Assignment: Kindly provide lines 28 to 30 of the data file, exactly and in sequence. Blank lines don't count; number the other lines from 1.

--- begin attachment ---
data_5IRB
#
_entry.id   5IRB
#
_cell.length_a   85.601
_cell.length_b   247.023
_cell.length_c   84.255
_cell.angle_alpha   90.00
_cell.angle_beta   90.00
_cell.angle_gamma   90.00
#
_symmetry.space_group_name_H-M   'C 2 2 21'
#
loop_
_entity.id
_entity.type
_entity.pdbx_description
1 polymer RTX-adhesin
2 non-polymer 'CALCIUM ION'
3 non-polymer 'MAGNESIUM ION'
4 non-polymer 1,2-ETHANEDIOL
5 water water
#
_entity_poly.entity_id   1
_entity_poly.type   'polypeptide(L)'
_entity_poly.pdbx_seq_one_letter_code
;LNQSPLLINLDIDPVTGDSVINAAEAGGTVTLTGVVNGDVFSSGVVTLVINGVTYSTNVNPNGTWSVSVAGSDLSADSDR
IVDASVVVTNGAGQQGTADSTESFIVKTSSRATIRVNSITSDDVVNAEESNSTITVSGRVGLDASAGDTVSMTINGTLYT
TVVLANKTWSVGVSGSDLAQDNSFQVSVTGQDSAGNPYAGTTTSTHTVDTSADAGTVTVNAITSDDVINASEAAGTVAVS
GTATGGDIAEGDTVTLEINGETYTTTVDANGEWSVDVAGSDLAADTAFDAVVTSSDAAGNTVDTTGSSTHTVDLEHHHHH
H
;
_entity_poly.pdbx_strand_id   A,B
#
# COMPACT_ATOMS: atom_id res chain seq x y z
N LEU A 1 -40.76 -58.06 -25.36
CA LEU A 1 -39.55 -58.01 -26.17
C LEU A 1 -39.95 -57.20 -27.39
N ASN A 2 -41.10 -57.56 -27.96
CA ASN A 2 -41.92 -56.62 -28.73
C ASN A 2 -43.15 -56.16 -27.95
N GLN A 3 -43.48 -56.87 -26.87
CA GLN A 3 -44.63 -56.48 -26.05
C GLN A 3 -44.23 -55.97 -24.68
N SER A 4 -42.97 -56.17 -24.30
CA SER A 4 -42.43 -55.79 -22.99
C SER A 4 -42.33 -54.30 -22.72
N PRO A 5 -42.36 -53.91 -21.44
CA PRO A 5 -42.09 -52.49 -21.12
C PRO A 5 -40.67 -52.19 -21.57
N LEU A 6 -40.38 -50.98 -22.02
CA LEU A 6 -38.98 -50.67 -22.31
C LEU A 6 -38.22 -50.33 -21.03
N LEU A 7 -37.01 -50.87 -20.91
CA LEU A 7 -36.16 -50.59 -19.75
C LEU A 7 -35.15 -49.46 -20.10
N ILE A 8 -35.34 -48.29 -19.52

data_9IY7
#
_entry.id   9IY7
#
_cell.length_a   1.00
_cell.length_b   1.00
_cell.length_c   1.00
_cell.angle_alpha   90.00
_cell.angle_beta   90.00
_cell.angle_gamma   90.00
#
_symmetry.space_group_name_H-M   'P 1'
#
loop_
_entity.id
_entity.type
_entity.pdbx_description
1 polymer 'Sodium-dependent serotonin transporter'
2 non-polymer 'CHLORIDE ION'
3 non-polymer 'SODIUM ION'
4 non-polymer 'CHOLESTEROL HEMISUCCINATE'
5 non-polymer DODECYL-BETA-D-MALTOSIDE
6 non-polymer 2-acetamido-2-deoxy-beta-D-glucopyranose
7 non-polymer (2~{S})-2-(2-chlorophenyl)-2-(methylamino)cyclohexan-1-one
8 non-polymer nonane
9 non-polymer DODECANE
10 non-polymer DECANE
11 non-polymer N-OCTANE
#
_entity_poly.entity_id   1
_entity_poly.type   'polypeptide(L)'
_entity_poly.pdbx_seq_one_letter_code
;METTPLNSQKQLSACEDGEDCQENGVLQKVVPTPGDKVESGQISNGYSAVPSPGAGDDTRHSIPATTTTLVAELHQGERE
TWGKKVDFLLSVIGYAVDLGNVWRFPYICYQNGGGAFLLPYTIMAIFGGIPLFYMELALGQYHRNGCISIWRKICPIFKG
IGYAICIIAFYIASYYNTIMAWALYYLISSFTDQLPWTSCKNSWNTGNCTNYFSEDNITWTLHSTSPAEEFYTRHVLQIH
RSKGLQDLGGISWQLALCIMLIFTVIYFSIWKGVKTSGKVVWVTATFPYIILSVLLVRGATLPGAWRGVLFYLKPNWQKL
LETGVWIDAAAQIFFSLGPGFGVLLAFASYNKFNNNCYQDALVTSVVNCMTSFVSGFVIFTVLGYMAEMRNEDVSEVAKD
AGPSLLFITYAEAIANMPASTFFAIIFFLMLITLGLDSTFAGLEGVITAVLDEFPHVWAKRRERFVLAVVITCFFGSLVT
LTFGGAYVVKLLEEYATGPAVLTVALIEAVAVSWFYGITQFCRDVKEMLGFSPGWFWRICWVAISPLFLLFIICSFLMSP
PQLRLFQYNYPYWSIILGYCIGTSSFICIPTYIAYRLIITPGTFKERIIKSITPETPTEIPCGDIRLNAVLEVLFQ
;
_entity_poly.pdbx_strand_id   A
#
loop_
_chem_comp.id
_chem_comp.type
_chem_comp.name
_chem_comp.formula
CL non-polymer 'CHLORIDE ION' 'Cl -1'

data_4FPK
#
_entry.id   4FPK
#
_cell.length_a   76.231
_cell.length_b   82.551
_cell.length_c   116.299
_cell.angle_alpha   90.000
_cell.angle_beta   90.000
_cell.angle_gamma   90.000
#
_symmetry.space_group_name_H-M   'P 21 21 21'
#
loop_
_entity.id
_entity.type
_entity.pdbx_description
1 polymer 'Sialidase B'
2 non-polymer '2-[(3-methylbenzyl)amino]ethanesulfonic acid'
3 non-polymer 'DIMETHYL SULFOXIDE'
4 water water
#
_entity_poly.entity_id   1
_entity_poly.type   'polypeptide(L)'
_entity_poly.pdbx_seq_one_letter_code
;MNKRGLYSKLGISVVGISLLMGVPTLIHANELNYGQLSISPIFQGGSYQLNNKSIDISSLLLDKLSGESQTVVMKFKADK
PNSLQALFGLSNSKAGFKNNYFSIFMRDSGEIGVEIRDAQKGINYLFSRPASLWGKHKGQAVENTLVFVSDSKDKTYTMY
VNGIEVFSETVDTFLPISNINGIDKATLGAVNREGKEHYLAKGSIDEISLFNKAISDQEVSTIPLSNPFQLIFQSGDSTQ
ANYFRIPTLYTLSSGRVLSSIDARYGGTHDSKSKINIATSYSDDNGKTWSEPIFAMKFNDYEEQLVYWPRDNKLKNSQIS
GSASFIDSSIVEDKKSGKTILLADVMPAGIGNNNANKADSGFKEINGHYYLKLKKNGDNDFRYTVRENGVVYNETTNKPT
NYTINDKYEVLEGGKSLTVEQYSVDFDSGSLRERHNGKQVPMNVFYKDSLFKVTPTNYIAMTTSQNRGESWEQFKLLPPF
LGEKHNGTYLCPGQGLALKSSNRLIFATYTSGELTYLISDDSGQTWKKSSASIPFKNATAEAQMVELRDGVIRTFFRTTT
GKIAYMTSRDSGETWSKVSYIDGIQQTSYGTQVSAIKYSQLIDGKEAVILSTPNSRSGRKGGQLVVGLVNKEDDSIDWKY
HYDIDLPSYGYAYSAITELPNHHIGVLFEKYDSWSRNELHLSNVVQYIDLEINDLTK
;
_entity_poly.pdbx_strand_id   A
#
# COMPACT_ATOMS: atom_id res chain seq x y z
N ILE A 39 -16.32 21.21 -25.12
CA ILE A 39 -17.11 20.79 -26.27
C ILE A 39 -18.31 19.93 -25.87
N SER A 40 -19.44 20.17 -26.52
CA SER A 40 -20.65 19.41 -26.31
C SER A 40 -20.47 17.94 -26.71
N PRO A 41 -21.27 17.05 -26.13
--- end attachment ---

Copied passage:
IVDASVVVTNGAGQQGTADSTESFIVKTSSRATIRVNSITSDDVVNAEESNSTITVSGRVGLDASAGDTVSMTINGTLYT
TVVLANKTWSVGVSGSDLAQDNSFQVSVTGQDSAGNPYAGTTTSTHTVDTSADAGTVTVNAITSDDVINASEAAGTVAVS
GTATGGDIAEGDTVTLEINGETYTTTVDANGEWSVDVAGSDLAADTAFDAVVTSSDAAGNTVDTTGSSTHTVDLEHHHHH